Diabetic Retinopathy

Diabetes refers to a group of medical conditions that affect the body’s ability to control blood sugar levels, which may lead to blood glucose (sugar) levels that are unacceptable and dangerous if not reduced via treatment. Over time, high blood glucose levels may damage the small blood vessels in the back of your eyes, kidneys, and other vital organs. The blood vessels in your retina are particularly sensitive to damage resulting from poorly controlled diabetes. When diabetes causes damage to the retina and its blood vessels, we call this condition “diabetic retinopathy.”

Signs of Diabetic Retinopathy

In the early stages of diabetic retinopathy, tiny capillary blood vessels become twisted and small spots of blood appear. We call this stage “non-proliferative diabetic retinopathy.” Having your eye doctor closely monitor your retina is important because the damage can progress to the more serious stage known as “proliferative diabetic retinopathy,” that requires treatment to prevent blindness.

In addition to these forms of retinal damage, small capillary blood vessels injured from diabetes may leak fluid.  In a normal retina, these capillaries are water-tight, like a water pipe, and they exchange oxygen and nutrients without leaking any blood or plasma. The fluid that leaks from diabetic blood vessels can build up in the retina, causing it to swell in blurred vision. We call this “diabetic macular edema.” Left untreated, diabetic macular edema can permanently damage the retinal nerve cells over time, causing permanent loss of vision.

Diabetic Macular Edema Treatment

To stop the leakage and reduce the swelling caused by diabetes (diabetic macular edema), Dr. Jiménez may inject special medication directly into the affected eye. In some cases, gentle laser treatment can also be used to cauterize the leaky vessels.

Typically, these treatments are repeated over time because the problem often recurs. Therapy for diabetic retinopathy and macular edema is quite effective in preventing further vision loss, but achieving significant improvements in cases where substantial amounts of vision have already been lost may prove challenging.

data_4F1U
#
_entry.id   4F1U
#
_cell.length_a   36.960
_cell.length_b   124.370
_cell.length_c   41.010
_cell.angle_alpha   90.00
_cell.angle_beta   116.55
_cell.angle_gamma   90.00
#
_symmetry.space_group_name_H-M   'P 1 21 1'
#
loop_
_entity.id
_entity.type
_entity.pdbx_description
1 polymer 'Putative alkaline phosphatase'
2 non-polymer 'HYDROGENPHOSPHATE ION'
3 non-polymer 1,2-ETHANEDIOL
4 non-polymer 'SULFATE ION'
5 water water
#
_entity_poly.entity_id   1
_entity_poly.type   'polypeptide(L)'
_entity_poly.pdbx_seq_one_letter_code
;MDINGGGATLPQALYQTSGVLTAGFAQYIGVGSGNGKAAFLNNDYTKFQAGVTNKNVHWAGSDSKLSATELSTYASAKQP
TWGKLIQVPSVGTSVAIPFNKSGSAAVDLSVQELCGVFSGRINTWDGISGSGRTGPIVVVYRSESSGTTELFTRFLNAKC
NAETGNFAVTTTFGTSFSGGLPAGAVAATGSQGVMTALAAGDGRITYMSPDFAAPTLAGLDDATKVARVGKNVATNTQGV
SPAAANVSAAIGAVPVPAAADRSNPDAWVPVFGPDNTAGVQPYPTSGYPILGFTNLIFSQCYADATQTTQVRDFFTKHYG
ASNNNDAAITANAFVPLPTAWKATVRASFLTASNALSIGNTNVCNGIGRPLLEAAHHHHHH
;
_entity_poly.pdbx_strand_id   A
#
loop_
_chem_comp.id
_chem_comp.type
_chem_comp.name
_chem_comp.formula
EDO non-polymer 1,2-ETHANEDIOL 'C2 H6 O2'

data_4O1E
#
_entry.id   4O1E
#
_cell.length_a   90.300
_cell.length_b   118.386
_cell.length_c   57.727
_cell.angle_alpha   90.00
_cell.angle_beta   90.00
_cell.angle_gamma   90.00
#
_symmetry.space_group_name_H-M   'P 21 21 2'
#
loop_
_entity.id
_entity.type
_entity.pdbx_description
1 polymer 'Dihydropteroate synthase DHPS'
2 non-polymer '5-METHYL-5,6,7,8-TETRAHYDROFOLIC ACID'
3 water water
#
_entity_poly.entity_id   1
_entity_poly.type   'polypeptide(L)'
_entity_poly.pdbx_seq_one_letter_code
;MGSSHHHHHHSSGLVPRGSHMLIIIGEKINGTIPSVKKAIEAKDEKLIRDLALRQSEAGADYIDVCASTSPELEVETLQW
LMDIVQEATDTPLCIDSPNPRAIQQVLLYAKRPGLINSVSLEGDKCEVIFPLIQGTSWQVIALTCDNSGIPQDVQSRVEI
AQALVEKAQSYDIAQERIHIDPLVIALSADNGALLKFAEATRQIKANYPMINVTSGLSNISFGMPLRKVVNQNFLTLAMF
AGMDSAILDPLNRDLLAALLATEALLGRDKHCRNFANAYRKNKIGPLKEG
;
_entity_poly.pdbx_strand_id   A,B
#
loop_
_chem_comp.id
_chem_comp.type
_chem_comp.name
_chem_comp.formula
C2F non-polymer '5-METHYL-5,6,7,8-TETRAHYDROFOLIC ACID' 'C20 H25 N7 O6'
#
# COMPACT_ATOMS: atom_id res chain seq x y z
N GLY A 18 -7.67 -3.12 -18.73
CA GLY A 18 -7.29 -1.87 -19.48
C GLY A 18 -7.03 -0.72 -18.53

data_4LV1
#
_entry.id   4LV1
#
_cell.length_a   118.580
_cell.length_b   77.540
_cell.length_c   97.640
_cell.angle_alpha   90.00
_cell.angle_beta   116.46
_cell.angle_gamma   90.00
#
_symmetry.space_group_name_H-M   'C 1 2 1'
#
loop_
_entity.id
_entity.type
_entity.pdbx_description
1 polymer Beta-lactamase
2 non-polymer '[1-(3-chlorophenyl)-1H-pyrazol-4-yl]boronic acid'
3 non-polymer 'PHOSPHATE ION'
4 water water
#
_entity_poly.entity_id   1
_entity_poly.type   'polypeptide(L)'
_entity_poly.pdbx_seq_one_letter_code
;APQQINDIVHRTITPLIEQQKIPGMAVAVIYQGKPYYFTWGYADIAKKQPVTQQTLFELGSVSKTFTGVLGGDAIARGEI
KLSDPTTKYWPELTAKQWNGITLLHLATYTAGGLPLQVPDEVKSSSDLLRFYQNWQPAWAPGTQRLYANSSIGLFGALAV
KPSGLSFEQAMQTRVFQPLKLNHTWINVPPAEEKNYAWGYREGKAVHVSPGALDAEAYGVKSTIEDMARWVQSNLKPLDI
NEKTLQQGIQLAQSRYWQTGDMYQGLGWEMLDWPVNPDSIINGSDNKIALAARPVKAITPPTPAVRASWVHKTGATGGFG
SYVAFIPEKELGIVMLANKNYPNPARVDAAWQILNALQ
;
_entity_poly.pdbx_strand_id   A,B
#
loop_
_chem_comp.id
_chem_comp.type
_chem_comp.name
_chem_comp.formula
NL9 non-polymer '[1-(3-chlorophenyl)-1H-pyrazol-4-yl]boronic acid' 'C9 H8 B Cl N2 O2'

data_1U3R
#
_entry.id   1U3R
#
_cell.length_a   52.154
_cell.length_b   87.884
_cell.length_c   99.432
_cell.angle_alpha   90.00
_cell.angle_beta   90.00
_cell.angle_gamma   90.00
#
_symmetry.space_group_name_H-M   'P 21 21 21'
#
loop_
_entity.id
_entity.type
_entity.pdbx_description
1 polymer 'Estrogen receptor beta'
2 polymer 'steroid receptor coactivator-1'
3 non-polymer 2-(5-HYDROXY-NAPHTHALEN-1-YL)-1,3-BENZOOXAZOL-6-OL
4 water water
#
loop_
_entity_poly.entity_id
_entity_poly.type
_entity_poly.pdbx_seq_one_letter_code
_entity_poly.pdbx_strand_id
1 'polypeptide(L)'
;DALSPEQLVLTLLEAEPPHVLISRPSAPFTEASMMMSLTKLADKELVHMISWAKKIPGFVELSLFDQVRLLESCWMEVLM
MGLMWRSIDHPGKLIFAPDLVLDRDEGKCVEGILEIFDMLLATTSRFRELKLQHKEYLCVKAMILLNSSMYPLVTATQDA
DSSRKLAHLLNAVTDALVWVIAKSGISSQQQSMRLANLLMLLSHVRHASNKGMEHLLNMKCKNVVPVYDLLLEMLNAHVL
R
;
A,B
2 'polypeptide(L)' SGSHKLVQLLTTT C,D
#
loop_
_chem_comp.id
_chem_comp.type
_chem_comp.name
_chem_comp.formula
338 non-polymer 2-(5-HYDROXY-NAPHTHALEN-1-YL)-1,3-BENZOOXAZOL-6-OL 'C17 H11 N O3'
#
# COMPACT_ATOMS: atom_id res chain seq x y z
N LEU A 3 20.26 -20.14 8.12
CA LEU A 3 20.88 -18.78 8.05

Controlling your blood sugar with the assistance of your primary medical doctor or endocrinologist is an important part of protecting your eyes from further damage. As part of your eye evaluation, Dr. Jiménez will likely order a computerized optical coherence tomography (OCT) scan or fluorescein angiography to help assess the level of damage and to aid in forming his treatment plans.

Other Diabetic Retina Problems

As diabetic retinopathy progresses, abnormal blood vessels may start to grow on the retinal surface. We call this “proliferative diabetic retinopathy.” These new blood vessels are very fragile and can break, causing bleeding into the interior of the eye, and are known as a “vitreous hemorrhage.”

A vitreous hemorrhage may cause your retina to detach, which carries a very real possibility of visual loss that may be permanent in the absence of timely surgical treatment. In such cases, more aggressive laser treatment may be applied to the retina to stop further blood vessel growth and prevent loss of vision or blindness.

Common side effects of proliferative diabetic retinopathy include worsening of your night and reading vision. In certain cases of advanced diabetic retinopathy, normal blood vessels may die off (called ischemia). The resulting nerve cell death from insufficient blood flow may cause permanent vision loss.

Advanced Treatments for Diabetic Retinopathy

In more severe forms of diabetic retinopathy, injected medicines and office-based laser treatments may be insufficient to prevent further loss of vision. In cases where the condition has become very advanced, a vitrectomy may be performed. The purpose of the vitrectomy surgery is to clear out the blood in the eye or to repair a retinal detachment, if one is present. This operation involves micro-surgical techniques to clean out and clear out the rear portion (posterior segment) of the eye, and is designed to help optimize the function of the retina.